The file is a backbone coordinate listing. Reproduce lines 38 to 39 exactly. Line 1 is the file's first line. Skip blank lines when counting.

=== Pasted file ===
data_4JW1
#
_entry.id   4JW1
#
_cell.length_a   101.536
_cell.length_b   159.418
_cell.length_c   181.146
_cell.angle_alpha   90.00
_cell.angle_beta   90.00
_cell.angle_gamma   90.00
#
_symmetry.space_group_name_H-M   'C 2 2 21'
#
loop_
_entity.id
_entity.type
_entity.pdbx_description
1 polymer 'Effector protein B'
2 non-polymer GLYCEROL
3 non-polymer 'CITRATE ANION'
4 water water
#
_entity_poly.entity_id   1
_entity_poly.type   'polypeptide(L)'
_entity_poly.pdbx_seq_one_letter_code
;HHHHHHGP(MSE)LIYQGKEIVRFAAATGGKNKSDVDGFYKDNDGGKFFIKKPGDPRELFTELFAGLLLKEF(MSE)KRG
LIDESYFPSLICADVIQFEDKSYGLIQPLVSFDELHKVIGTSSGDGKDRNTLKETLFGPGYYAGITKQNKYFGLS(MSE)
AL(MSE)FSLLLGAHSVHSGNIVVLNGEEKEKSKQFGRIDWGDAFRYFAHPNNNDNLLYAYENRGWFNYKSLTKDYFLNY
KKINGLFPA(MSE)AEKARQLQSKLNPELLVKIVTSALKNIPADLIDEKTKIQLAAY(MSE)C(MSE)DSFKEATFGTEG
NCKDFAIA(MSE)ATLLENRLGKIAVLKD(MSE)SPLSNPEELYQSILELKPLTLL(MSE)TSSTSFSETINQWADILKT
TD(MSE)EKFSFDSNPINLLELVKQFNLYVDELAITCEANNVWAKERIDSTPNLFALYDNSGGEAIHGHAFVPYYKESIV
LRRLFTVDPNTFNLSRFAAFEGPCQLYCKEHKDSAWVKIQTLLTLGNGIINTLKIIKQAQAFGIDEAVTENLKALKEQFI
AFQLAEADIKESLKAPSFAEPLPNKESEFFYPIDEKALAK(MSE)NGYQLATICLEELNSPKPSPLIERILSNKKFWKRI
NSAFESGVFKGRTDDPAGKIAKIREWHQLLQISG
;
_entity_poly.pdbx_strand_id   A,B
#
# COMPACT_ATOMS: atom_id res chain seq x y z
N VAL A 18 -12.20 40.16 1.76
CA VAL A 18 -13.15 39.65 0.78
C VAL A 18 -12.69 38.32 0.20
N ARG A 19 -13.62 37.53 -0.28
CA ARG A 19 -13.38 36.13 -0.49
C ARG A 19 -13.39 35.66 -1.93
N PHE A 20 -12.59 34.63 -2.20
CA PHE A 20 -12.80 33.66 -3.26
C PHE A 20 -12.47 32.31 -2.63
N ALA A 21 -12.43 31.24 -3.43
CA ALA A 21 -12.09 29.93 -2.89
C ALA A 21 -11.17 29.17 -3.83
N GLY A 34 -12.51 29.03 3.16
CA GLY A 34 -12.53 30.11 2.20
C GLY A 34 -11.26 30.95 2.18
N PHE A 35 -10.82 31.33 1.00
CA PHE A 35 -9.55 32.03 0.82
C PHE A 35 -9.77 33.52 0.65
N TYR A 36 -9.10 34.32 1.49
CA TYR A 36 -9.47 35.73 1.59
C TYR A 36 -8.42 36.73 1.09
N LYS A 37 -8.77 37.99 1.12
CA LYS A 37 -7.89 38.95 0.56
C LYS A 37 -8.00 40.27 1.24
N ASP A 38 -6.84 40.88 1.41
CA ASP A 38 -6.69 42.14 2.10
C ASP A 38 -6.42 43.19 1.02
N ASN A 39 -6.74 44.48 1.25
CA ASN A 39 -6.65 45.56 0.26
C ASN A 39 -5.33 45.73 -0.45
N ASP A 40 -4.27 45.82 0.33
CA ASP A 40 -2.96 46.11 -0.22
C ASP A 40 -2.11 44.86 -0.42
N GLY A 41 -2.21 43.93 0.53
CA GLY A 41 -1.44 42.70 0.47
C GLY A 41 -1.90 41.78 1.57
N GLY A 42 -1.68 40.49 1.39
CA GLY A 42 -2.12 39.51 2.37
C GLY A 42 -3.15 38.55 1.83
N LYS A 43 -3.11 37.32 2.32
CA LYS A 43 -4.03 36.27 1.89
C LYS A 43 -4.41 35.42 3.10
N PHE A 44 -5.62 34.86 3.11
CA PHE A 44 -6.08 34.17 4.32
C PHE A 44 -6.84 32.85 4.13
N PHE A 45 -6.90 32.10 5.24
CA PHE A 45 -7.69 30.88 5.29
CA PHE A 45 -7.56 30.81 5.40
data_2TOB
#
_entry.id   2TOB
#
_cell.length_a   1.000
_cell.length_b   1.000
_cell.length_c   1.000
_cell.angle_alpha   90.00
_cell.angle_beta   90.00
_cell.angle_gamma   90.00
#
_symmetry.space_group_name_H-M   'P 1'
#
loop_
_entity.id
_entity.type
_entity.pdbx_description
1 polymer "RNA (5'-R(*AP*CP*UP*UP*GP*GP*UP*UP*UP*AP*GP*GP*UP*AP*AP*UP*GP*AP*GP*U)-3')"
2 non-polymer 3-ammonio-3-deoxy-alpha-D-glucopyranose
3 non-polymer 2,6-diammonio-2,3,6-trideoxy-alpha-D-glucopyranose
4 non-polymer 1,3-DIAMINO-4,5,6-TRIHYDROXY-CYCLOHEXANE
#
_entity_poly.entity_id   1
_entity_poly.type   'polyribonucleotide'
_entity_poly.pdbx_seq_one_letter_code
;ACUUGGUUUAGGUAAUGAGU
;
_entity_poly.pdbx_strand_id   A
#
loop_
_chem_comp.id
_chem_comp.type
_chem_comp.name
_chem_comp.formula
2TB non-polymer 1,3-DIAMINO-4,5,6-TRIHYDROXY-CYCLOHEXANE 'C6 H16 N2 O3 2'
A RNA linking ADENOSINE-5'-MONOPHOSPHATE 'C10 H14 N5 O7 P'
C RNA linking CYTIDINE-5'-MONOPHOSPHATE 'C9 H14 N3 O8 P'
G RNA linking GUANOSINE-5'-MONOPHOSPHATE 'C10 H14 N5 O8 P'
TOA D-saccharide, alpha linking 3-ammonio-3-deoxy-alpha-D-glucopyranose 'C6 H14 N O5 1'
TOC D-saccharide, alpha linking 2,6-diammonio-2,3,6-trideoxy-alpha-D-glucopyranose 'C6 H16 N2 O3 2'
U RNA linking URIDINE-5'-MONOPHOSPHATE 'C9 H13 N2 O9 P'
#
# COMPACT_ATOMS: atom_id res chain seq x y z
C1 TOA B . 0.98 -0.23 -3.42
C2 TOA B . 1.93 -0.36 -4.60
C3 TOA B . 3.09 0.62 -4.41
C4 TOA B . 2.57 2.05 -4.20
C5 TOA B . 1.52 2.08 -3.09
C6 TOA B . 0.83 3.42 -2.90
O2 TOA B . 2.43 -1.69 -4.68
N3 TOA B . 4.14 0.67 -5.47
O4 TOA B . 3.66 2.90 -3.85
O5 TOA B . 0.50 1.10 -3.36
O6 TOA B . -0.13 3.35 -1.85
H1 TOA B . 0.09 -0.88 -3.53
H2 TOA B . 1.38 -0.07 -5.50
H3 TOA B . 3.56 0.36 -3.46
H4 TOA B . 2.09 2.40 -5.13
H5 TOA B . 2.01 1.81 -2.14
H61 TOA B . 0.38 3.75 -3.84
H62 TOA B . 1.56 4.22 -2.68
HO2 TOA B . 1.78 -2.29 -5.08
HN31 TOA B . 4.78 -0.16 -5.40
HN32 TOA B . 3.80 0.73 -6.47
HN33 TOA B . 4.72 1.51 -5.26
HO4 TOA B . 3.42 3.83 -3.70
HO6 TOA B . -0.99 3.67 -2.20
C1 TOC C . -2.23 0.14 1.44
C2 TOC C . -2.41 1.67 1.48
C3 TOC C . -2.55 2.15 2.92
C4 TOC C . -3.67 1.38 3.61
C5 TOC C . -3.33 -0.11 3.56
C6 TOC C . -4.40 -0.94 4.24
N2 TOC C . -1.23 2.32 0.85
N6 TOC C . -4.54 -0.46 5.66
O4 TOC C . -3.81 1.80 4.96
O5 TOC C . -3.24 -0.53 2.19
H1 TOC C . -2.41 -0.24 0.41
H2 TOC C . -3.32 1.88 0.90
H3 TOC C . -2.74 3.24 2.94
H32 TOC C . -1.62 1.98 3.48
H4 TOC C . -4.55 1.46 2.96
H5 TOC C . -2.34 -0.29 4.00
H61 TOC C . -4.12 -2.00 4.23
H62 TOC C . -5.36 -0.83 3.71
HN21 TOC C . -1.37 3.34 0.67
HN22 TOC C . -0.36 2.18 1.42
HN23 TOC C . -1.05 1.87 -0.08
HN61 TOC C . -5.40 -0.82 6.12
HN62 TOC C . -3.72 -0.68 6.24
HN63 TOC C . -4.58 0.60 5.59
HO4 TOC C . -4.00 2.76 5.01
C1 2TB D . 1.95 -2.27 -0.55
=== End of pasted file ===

# COMPACT_ATOMS: atom_id res chain seq x y z
N VAL A 18 -12.20 40.16 1.76